Best Practices and Band Plans

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Allow me to suggest a few database best practices:

  • Use enforced referential constraints in your relational databases
  • Write your code to avoid calculations on columns in the WHERE and ON clauses
  • Do not enable auto-shrink on the database

There are lots of other best practices I could recommend, but we’ll go with these three. To my mind, these are reasonable statements, and I’m making them based on years of experience, knowledge, study, and the advice of experts that I trust (due to their years of experience and knowledge). However, you’ll find that not everyone can agree. Further, some people have decided that, for example, foreign key constraints slow down development, so we’re tossing them. Others that we can’t afford to buy a disk, and keeping the databases shrunk is vital, so we’ll let them shrink every chance we get. I’ve literally heard the statement “Who are you to tell me different?” when it comes to best practices.

Short answer: Nobody. But I’m Still Right.

Let’s look at something related, but utterly different: Band Plans.

I’ve been working with Ham radios for about year since I got my Technician’s license. I’m actively studying for my General license (and will probably pass the test before this gets published). While the licensing is through the United States government by way of the Federal Communications Commission (FCC), that’s as far as government involvement goes. Volunteers manage the rest of Ham radio within the US.

While the radio waves can appear to be quite vast, they are a limited resource. To better manage this resource, the Ham radio volunteers have established several best practices. The best practices I’m referring to at the moment are the Band Plans. These define what kinds of radio signals you can send within the spectrum — Upper Side Band above 10mhz and Lower Side Band below. Phone (voice) only between 24.93mhz and 24.99mhz, but RTTY (don’t ask) and data only between 24.89mhz and 24.93mhz. The FCC enforces none of these. These are all volunteer defined best practices to which a good Ham operator adheres. However, be sure, the other Ham operators will point out when you’re violating the Band Plans. The best practices, despite not being hard and fast laws with punishment meted out by the government are still managed.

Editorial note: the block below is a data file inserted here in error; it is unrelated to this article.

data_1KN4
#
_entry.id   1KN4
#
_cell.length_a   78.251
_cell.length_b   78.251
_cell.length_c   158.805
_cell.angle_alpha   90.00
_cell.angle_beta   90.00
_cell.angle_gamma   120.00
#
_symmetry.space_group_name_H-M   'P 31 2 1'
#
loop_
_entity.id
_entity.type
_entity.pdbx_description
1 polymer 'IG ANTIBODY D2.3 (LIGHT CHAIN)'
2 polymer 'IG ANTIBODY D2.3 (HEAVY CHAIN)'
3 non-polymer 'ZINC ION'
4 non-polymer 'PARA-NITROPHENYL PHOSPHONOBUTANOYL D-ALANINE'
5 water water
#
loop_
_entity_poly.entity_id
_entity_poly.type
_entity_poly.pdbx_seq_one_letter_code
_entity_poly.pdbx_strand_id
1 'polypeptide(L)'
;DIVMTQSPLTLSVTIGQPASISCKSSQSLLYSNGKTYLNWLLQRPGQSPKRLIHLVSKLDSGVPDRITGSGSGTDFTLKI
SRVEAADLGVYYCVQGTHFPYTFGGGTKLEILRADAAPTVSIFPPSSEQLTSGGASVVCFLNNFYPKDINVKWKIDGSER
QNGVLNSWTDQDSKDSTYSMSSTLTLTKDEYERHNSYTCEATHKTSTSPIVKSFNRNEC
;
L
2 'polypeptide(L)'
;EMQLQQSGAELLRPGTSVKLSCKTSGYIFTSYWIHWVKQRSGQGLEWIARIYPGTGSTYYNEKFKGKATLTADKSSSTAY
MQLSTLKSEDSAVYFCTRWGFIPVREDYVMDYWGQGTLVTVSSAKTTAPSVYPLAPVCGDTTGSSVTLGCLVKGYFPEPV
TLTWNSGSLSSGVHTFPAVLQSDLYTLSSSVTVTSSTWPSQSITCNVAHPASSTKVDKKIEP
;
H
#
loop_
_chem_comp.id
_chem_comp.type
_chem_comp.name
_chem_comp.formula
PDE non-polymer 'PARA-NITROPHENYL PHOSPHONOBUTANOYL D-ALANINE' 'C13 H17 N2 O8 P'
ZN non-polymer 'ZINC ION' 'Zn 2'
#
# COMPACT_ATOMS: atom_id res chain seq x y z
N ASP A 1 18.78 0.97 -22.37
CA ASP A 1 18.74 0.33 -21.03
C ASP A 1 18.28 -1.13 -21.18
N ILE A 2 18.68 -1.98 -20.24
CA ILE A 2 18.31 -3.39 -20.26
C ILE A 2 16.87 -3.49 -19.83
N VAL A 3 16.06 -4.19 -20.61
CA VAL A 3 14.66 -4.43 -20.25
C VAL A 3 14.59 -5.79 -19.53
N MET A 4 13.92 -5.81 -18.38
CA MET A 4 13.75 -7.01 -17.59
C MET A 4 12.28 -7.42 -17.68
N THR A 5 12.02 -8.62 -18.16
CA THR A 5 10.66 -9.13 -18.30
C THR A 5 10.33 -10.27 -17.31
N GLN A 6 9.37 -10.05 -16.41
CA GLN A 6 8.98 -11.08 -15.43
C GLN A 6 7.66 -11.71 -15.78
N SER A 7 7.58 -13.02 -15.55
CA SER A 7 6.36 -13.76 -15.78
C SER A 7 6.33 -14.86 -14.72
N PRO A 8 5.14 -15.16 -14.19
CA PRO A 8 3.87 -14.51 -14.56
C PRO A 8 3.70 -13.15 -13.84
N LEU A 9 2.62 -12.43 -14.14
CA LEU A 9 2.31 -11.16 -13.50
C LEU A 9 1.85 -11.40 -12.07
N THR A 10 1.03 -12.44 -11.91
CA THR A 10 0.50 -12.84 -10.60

Could I decide that, instead of following the band plan, I’m going to transmit via phone (talking) way down in the data segment between 24.89mhz and 24.93mhz? Yes. Unfortunately, since no one will be looking for phone communications down there, it’s going to be awfully lonely until I step on someone’s data signal and I get an education from my fellow Hams.

Frankly, the best practices for databases should be equally well enforced. Yeah, sometimes, someone is going to make up a silly “best practice” that really shouldn’t be one (I’m old enough to remember when I was told that anything more than three joins was against best practices. It was silly 25 years ago, and it’s silly now). However, most of what is defined as best practices are good guidelines for the majority of your operations. In a true emergency, can I transmit pretty much anywhere I please? You bet. In a real emergency, can you violate any of these best practices? Absolutely. However, is this a true emergency, or are you just unwilling to realize that, maybe your development practices are to blame, not foreign key enforcement? I’m able and willing to support any violation of best practices you’re willing to show me, but you have to back it up with valid reasons, not just because it was an easy, short term choice. We data professionals should define our Band Plans and help everyone to operate within them.

 

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